Hawaii, Habu and Humility—the Mongoose Factor
Hawaii, where I live, and Okinawa, where my grandsons live, have something in common: the mongoose. This hyper-extended mammal lives in both places as witness to human capacity for miscalculation. In Hawaii the mongoose was introduced to rid the islands of mice and rats that had come on ships with the sailors who introduced all sorts of misery to the “Sandwich Islands.” On Okinawa, the mongoose was introduced to control the habu, a native poisonous viper. In neither case was the mongoose a solution. The reason: a miscalculation. Both mice and rats, and habu are nocturnal and the mongoose is a creature of the day. Hence a creature that was supposed to stabilize earlier human miscalculations further destabilized the environment and habitat.
Our human capacity for miscalculation is legion. Should humanity cultivate a deeper capacity for humility and husbandry of the earth? Obviously we should, but will we?
The current divide in American politics appears to have reached a tipping point. A nation that was largely in favor of toppling Sadaam Husein shortly after September 11, 2001 was in November of 2006 recognizing that the action had destabilized Iraq with no way to get the “tooth paste” back in the tube. Now in the first third of 2007, a majority of Americans want out but can’t agree on how to leave without further miscalculation and destabilization in the region.
Americans are equally divided on the question of global warming. Apparently the truth proposed in Al Gore’s “An Inconvenient Truth” is a contested truth. Are the calculations of the majority of scientists that we are heading for an environmental melt down going to be taken seriously or not? Bewilderingly, many conservative pundits are ready to bring in the economic and technological mongoose to correct the situation. The scary thing, as I see it, is that our island home—the planet earth—is all that we have. Oh, yes, space exploration may mean that we become the mongoose in some other intergalactic habitat, but so far we spending most of our money on the war on terror so we don’t have it for space exploration and our life raft to the stars. In the meantime, the smart wager is to take seriously both global warming and our human capacity to destabilize almost anything that we touch. (Chaos theory must have something to say to all of this, but I don’t pretend to understand it!)
I hardly dare to reference the Biblical narrative, but I will. The writer of Genesis puts in God’s mouth to the first humans the much abused manifesto: “Be fruitful and multiply, and fill the earth and subdue it.” (Genesis 1:28). Perhaps that was “good” before the Fall. (“Fall” as in Eugene O’Neill as much as Genesis 3) Did the Mystery also miscalculate what human perversity and grasping would do to destabilize “the fish of the sea and…the birds of the air and…every living thing that moves upon the face of the earth”? Call it the “mongoose factor.”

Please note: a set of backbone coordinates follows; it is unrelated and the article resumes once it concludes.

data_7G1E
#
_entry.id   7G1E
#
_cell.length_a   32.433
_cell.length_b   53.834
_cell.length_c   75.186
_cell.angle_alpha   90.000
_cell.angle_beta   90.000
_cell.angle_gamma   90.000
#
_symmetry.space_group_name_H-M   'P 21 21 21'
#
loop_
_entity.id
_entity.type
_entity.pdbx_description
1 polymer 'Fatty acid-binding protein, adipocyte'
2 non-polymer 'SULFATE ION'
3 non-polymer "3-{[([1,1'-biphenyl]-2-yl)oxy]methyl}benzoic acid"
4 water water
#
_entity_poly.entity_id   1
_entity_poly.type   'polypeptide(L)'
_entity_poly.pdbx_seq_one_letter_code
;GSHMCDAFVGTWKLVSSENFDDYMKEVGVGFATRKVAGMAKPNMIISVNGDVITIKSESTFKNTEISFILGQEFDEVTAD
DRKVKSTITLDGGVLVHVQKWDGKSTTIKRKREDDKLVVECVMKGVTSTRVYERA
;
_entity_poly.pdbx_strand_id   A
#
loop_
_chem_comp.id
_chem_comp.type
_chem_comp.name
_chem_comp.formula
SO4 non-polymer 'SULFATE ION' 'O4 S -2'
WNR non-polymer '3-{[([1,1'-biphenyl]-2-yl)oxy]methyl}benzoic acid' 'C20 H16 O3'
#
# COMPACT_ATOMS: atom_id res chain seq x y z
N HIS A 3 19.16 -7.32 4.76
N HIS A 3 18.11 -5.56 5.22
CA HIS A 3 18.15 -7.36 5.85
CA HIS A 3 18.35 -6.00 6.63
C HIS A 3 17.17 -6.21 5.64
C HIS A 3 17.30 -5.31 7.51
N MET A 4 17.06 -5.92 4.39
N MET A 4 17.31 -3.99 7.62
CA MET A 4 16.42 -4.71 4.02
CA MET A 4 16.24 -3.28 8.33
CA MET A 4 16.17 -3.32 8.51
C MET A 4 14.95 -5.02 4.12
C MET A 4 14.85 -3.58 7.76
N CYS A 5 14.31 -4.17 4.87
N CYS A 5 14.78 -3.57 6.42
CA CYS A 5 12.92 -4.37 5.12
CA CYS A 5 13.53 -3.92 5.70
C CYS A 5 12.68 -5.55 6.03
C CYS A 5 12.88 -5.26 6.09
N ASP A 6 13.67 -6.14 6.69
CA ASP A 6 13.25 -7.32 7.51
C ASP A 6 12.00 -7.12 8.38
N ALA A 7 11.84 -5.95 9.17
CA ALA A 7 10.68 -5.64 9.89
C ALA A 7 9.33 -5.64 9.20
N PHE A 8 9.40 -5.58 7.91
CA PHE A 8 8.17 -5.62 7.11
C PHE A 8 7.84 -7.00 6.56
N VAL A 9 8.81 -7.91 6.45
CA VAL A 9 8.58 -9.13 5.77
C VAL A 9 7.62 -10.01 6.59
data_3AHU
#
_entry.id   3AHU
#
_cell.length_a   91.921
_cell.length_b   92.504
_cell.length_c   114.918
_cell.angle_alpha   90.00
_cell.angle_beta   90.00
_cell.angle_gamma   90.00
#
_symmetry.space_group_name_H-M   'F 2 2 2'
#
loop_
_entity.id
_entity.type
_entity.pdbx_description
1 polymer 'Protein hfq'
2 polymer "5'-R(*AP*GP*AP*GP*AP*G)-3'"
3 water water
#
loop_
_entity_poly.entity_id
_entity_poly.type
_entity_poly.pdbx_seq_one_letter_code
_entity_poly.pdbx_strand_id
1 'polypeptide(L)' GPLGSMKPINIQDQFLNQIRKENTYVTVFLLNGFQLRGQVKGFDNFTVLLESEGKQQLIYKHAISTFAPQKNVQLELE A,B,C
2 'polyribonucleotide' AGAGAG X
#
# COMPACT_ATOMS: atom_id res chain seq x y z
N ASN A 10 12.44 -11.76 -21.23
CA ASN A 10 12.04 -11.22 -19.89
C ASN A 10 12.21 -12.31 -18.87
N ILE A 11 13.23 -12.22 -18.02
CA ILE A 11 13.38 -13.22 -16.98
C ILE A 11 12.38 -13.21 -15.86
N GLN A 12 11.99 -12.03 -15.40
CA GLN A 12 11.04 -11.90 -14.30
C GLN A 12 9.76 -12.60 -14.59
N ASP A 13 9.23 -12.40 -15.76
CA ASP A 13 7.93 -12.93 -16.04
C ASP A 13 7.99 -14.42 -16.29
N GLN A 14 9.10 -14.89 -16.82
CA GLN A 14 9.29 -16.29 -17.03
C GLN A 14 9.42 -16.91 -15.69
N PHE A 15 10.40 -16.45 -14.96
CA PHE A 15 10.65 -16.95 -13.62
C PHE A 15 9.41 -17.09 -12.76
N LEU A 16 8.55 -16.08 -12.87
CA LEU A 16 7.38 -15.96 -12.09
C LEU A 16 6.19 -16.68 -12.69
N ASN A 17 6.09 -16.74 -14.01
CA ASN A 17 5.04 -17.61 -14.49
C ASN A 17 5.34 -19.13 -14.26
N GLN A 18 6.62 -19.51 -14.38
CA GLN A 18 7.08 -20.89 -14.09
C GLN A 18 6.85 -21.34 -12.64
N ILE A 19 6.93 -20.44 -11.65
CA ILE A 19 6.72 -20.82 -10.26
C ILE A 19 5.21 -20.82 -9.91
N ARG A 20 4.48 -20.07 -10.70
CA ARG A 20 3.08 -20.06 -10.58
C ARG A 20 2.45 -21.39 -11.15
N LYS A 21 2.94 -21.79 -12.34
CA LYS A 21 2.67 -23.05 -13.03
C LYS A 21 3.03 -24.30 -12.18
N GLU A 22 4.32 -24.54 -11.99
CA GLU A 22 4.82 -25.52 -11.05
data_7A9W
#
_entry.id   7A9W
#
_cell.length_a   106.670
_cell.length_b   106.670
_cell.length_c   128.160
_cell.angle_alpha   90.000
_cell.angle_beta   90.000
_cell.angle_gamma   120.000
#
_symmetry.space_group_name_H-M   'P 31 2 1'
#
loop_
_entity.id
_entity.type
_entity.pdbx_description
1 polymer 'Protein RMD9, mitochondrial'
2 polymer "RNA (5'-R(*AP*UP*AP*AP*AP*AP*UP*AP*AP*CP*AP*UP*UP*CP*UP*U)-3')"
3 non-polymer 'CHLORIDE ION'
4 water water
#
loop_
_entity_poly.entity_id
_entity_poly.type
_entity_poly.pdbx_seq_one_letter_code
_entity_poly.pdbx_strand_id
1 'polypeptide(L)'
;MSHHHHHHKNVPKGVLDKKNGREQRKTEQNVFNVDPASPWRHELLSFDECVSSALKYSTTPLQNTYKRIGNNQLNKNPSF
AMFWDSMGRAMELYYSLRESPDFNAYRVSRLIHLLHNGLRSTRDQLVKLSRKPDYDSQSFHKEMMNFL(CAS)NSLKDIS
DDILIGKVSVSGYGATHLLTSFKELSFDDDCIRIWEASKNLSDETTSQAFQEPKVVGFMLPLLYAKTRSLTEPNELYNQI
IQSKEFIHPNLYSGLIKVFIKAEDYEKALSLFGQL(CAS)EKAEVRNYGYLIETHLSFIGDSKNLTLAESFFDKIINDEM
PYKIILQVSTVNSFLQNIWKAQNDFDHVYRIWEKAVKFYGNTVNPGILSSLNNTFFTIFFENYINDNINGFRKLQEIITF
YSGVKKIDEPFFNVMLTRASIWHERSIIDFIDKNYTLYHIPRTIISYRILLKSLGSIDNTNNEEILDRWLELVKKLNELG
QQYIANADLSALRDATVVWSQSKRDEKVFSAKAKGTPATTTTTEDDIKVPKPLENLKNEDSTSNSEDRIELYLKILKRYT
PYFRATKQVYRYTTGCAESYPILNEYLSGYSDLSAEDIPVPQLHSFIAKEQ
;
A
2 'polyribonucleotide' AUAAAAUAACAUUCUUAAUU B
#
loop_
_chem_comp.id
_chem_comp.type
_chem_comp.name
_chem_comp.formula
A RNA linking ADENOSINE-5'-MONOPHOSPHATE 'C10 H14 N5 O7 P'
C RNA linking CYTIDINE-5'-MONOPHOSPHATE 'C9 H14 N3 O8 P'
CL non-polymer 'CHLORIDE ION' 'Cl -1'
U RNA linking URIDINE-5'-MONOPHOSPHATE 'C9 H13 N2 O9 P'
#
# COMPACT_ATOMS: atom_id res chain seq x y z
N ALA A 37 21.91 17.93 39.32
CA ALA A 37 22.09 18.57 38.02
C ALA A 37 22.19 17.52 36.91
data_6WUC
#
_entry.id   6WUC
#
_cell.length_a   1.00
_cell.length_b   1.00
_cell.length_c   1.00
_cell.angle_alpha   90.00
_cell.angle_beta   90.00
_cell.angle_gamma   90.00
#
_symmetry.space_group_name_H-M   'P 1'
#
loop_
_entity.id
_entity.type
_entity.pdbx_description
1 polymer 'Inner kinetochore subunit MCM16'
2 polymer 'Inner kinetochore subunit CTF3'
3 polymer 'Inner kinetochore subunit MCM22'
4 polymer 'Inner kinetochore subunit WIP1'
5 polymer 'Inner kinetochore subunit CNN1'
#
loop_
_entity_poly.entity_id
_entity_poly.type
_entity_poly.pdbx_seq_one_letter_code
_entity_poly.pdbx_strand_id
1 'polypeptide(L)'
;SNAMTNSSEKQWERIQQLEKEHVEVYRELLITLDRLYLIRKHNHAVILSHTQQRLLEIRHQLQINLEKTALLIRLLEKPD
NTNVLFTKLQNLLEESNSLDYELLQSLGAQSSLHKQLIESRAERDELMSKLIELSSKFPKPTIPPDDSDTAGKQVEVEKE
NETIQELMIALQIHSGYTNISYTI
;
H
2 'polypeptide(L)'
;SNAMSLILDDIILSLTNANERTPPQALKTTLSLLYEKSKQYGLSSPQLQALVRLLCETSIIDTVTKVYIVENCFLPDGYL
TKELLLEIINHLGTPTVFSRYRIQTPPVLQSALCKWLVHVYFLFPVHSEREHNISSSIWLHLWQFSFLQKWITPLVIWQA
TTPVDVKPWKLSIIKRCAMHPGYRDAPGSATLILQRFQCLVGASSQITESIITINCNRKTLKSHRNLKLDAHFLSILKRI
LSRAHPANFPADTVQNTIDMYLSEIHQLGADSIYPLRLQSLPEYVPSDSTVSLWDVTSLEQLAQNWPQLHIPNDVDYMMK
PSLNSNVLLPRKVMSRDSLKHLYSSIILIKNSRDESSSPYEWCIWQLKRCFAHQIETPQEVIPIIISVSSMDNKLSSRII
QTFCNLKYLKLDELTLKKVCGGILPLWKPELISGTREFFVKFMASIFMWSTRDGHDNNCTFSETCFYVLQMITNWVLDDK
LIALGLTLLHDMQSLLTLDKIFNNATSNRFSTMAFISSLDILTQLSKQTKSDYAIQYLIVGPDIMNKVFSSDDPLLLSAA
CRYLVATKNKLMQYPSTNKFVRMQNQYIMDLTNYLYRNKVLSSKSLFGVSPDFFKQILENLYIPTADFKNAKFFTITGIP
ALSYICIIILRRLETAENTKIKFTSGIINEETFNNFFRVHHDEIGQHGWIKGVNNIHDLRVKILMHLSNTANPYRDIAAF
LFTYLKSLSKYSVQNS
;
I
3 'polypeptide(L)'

Humility and husbandry have something in common: the earth and all that makes for this incredibly rich, diverse, and evolving mystery we call life. Humus and humility (and human) come from the same root: the delicate generativity inherent in the gift of the earth (my hybrid definition).
Humility is the capacity to appreciate and reverence this gift and to recognize that the earth and all who inhabit are vulnerable to our misuse and miscalculations. Wendell Berry* writes, "We have lived by the assumption that what was good for us would be good for the world. We have been wrong. We must change our lives, so that it will be possible to live by the contrary assumption that what is good for the world will be good for us. . . We must recover the sense of the majesty of the creation and the ability to be worshipful in its presence. For it is only on the condition of humility and reverence before the world that our species will be able to remain in it."
Husbandry has to do with contentment and humility as stewards of the earth. It is seeking to live in harmony with the ecosphere, tending it, caring for it, investing ourselves in it without exploiting it, and recognizing that in its wellbeing is our own. Can our urban, technological culture appreciate and embrace this alternative way of being in the world?
We delay humility and husbandry as our common vocation at our own expense. The conversion will be necessarily radical and uncomfortable. The margin for error is great. Walking much more gently on the earth and tilling the soil with gratitude and proportion will be our prayer.
Bottom line, the mongoose won’t do it for us.
*Wendell Berry is a spokesperson for a contemplative husbandry in the emerging future. For a relevant work see his book, The Way of Ignorance.